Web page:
Fossils of Ziggy have been found all over Australia, and Tasmania. The distribution of the finds indicates that this giant wombat did prefer slight wetter environments to live in. Diprotodon was more widely distributed. The continent may have been large enough to be home to two species of large herbivores because of their different diets: Ziggy happily chomping through tough vegetation, while Diprotodon was at home enjoying luscious, softer green leaves.

The fossil finds of Ziggy and other Pleistocene giants. Notice Ziggy's distribution is close to the coast. (Image from Quaternary Extinctions. page 264).

The fossil finds of Ziggy and other Pleistocene giants. Notice Ziggy’s distribution is close to the coast. (Image from Quaternary Extinctions. page 264).

Ziggy and her kind were around for over 15 million years, which is a pretty long time for any Sub-Family. Her success was due to her isolation. Island living animals have the time to adapt to the changing environments on that island, and the other inhabitants. So when a new animal appears, it can cause havoc. This happened when North and South America joined together and animals from both land masses moved up and down, entering new environments, and wiping out species. And something happened in Australia too. Around 35,000 years ago Ziggy vanished. She clung on in small populations on Tasmania. But by around 24,000 years ago, Ziggy vanished forever.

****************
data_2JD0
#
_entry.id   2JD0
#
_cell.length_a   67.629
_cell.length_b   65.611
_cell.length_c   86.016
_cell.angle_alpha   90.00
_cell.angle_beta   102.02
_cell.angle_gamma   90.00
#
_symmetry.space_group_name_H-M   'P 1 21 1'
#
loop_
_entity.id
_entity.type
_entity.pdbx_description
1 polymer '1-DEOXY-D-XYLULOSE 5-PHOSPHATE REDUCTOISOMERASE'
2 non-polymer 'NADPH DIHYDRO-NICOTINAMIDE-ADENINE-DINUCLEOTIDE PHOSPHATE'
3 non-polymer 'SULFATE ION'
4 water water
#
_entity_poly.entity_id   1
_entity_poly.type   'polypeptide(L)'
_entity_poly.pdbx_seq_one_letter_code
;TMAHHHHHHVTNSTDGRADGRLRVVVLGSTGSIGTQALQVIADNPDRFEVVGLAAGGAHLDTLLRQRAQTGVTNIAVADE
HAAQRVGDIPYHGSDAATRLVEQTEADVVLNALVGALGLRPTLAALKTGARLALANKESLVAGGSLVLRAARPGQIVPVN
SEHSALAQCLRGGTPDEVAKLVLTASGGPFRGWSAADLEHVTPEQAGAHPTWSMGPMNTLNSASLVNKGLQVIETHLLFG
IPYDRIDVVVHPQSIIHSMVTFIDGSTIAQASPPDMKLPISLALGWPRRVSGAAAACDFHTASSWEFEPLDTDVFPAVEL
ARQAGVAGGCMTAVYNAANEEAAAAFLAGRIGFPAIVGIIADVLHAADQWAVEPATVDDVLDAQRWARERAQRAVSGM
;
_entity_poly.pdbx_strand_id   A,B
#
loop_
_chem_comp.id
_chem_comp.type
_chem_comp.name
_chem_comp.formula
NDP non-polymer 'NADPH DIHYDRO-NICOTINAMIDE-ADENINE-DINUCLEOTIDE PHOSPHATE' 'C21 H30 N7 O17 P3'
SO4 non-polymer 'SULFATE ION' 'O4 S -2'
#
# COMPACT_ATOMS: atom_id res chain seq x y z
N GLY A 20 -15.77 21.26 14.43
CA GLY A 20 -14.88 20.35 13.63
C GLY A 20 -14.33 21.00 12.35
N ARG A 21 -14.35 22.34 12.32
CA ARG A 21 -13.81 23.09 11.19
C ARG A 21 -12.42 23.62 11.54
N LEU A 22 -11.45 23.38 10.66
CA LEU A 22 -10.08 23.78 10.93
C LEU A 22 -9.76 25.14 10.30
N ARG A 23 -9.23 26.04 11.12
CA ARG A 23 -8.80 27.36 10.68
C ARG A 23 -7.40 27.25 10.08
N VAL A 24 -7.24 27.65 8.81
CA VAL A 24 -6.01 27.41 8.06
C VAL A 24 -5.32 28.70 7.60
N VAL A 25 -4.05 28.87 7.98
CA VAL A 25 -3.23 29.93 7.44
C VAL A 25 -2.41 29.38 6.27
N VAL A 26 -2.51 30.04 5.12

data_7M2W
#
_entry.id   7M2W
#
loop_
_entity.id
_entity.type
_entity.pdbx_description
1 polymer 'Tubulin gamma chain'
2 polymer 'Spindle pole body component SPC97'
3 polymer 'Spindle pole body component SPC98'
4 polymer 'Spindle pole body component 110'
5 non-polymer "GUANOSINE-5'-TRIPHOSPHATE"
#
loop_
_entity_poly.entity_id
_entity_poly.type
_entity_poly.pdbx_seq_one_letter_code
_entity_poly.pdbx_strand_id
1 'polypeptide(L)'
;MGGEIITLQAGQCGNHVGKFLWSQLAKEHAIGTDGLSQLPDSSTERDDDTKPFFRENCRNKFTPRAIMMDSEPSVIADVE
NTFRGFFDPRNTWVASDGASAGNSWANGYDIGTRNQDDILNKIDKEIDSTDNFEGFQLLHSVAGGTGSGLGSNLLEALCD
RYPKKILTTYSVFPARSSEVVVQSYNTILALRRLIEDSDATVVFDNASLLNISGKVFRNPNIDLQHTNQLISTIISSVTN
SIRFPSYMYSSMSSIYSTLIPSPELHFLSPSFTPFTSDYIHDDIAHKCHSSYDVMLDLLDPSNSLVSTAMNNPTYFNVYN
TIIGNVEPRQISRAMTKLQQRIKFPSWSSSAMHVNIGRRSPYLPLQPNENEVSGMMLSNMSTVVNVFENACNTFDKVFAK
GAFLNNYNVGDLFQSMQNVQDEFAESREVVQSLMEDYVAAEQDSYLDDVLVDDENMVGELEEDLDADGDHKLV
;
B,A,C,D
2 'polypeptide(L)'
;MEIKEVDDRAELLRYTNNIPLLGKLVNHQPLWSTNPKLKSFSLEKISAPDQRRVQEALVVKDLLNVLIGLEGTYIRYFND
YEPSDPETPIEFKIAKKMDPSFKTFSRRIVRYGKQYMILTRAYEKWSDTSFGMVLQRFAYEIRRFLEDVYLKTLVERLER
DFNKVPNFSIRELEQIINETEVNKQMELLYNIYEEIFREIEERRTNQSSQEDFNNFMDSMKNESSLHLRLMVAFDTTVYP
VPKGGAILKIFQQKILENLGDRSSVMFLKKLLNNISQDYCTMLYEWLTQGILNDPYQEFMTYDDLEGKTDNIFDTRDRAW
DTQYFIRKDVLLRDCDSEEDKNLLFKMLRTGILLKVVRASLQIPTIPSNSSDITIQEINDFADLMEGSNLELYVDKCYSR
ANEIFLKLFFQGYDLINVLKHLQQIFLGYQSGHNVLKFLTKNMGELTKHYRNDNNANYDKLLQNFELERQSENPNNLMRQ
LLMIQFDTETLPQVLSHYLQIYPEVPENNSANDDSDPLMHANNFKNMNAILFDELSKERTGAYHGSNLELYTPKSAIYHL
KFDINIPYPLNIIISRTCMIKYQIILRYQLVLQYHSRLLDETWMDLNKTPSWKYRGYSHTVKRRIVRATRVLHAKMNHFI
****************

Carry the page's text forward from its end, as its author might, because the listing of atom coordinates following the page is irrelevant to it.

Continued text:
Her disappearance coincides with the arrival of humans around 50,000 years ago. However, with these early Australian living out in the open, there are few sites showing clear evidence of hunting. (This is compared to the abundant fossils found in caves in Europe and America where the remains are more protected from the outside world.) As a little aside, thanks to Lee Constable, I recently discovered that wombats will pee if their bottoms are tickled. Obviously, the first thing I thought when I saw this, was did the first Australians try something like this with Ziggy? Tickling a giant wombat’s bottom would have been an interesting thing to witness.

At around the time Ziggy and her kind started to disappear, the world was changing. Sea levels were lower as water was trapped in the great ice sheets in the northern hemisphere. Worldwide, the climate was drier. Australia was moving slowly northwards, getting warmer, and beginning to lose its luscious tropical rain forests. As with many of the great Pleistocene extinctions, there was likely to be more than one factor contributing to the end of this species. Ecological stresses would have put intense pressure on small groups. Coupled with a new carnivore on the scene, our squishy faced bear vanished forever.

Postscript:

“We are all islands”? “He disagrees with Donne?!” Now, dear reader, you may be wondering where my romantic side has gone. For those who have followed this blog for the last two and half years, you will know I am a romantic at heart. And there is nothing wrong with romanticising science so long as the reader comes away swoon by the gorgeous key facts. I do believe 400 years ago, Donne had it right. No one should be alone. The ocean we live in each day is full of other islands. We may go along drifting, bumping into other islands every now and again. Perhaps we let them float by. Maybe we hold onto them. Even with millions of people around us, our little lives can sometimes seem as big, and empty, as an ocean. Life is short. Don’t let something special drift by.

Written by Jan Freedman (@JanFreedman)